“Sharp episodic phases of people” is a good description of this beautiful tale, the title story in ZZ Packer’s only collection to date, and which I came to through a 2018 episode of Backlisted in which Nikesh Shukla had chosen it as the main book. All eight stories are knockouts, but this one stayed with me because it manages the seamless movement from humour to pathos: one of the hardest literary transitions of all. Dina is a black A-student from Baltimore in her first year at Yale. A flip remark during an orientation game gains her a year’s worth of psychiatric counselling, she withdraws into her room, until Heidi, a white girl “dressed like an aspiring plumber” ends up sobbing at her door. Their friendship crackles with repartee and slowly deepens: they sleep together but don’t have sex. In the stories central set-piece, they strip and hose one another down in the dish room at the college dining hall they have just cleaned. Dina recognises her love for Heidi in that moment: “I sprayed her and sprayed her, and she turned over and over like a large, beautiful dolphin, lolling about in the sun”. This briefly promises to dissolve all the tensions of race, class, sexual orientation and body-consciousness that threaten them, but we know it can’t last. It isn’t until near the end of the story, when Heidi has come out as queer and Dina has let her down, that we see where Packer is taking us. Dina imagines them meeting again and consoles herself with the thought that: “In that future time… your words can always be rewound and erased, rewritten and revised.” Except they can’t, save in stories, of course. Which is why we write them and why we read them. I really hope ZZ Packer writes more.
First published in The New Yorker, June 11 2000, and available to subscribers to read here. Collected in Drinking Coffee Elsewhere, Riverhead Books, 2003
It was hard to pick one from this legendary collection – I shuffled between a few before settling, as I’d known I would, on the title story, ‘Drinking Coffee Elsewhere’. This must be one of the best college stories in existence; like I said about Munro, what gets me here is the emotional truth of it. Newly arrived at Yale, Dina says, “if I had to be any object, I guess I’d be a revolver,” an excellent comment from any narrator, which also wins her a year’s worth of psychiatric counselling. She becomes close to another student, and although the friendship ends badly, its growth and unravelling are brilliantly written. It’s been over twenty years since it came out and I still remember the scene of Dina spraying her friend with the squirt gun she uses as a dining hall dishwasher, and what Dina realises in that moment. I still love the image, too, of her friend Heidi soaked in water, in the canteen after hours, “turned over and over like a large beautiful dolphin, lolling about in the sun.”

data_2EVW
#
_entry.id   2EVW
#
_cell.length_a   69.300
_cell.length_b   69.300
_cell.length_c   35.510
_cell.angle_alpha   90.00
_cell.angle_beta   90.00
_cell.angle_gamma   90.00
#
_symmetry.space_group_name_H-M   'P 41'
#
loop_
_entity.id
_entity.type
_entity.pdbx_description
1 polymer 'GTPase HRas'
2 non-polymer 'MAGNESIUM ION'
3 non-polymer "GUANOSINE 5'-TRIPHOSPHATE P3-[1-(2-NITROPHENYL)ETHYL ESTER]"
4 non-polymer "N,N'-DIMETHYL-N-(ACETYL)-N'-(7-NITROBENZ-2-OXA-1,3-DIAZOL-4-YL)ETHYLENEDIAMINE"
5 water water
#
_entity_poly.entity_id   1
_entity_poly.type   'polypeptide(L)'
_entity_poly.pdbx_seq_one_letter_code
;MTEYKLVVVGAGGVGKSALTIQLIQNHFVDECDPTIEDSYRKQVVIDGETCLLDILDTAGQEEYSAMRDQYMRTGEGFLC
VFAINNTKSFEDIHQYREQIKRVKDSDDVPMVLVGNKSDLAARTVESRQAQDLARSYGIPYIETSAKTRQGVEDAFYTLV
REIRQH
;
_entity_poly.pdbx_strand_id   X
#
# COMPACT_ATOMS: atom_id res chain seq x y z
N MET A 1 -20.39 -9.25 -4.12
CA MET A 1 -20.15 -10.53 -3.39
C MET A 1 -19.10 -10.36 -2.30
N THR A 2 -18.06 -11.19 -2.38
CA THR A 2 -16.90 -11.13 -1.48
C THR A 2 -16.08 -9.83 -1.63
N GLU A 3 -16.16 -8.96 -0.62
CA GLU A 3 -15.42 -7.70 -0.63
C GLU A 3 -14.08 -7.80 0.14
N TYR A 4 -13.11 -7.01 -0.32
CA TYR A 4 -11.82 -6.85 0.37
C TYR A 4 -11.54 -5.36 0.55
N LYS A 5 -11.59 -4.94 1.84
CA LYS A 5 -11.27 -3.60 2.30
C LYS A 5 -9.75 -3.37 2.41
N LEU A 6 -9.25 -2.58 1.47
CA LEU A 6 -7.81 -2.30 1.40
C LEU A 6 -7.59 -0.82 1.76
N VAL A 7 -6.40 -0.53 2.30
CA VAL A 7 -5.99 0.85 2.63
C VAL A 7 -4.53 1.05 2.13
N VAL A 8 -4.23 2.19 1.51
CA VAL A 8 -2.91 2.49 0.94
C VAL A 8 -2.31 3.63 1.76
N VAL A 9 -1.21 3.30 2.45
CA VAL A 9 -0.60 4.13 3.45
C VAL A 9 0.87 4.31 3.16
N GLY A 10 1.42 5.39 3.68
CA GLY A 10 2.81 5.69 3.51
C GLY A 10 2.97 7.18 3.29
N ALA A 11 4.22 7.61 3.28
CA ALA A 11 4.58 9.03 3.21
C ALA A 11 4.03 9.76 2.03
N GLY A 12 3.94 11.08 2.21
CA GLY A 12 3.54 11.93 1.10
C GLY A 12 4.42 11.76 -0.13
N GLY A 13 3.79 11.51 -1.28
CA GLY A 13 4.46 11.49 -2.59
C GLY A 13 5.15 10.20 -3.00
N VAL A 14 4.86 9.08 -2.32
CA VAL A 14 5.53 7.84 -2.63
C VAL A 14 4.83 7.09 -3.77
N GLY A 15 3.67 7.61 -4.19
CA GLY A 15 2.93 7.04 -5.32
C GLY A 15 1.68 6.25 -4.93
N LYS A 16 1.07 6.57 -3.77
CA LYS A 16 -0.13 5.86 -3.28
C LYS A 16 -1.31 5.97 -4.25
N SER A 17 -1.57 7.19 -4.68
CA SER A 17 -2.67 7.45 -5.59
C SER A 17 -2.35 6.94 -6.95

First published in The New Yorker, June 200, and available to subscribers to read here. Collected in Drinking Coffee Elsewhere, Riverhead/Canongate, 2003
This is one of the short story collections I go back to when I forget how to write. The title story is also a story I love to teach — it is at once an exemplary example of the contemporary realist short story genre and completely Packer’s own. It also charts a cringingly awkward and ambiguous queer relationship.
First published in The New Yorker, June 2000. Collected in Drinking Coffee Elsewhere, Riverhead, 2003/Canongate, 2004
A short story with the expansiveness, depth and protracted emotional drama of a novel- Packer has a voice so fresh and unmistakably brilliant that I immediately had to get her collection after reading this story.
First published in The New Yorker, June 2000. Collected in Drinking Coffee Elsewhere, Riverhead, 2003, Canongate, 2004.)
Another story about horrible children.
I first read ‘Brownies’ circa 2004 and at the time thought it was an efficient piece of creative writing, literary, circumscribed, American. But when, at the behest of Nikesh Shukla, we did ZZ Packer’s collection Drinking Coffee Elsewhere on Backlisted last year I found I couldn’t get this particular story out of my head, and still can’t. No one appears to have tampered with my copy of the book so it must be the same story I read then. Gosh.
We don’t just change as readers as we get older, we improve.
If you haven’t read ‘Brownies’, you need to read it; also if you have read it.
First published in Harper’s Magazine, November 1999 and in Drinking Coffee Elsewhere, Riverhead Books, 2003
“I’m not saying I’m number one, oh I’m sorry I lied
I’m number one two three four and five…” KRS-ONE
First published in The New Yorker and collected in Drinking Coffee Elsewhere, Canongate, 2004
All the stories in ZZ Packer’s debut collection, Drinking Coffee Elsewhere, are mesmerising. In this one, a teenage boy is dragged along to the Million Man March — 1995’s gathering of African-American men in Washington, D.C. – by his self-absorbed and reckless father. Along the way, they stop in Indiana to pick up some macaw parrots, which the father plans to sell during the march. The father’s sometimes girlfriend, Lupita, has looked after (and grown fond of) the birds. “You are never thinking about what Lupita feels!” the girlfriend shouts, as they take the macaws. The boy thinks she’s going to come after him and his father when they take the birds, “but all she does is plop down on her porch step, holding her head in her hands.” And so the men continue on to DC, with the macaws echoing phrases they have learnt. When the boy is let down by his father again and sits alone in a DC train station, he watches another father and his son who have come to the march: a man who treats his toddler son with playful tenderness.
From Drinking Coffee Elsewhere (Riverhead Books), originally appeared in The New Yorker, November 25, 2002 and available online here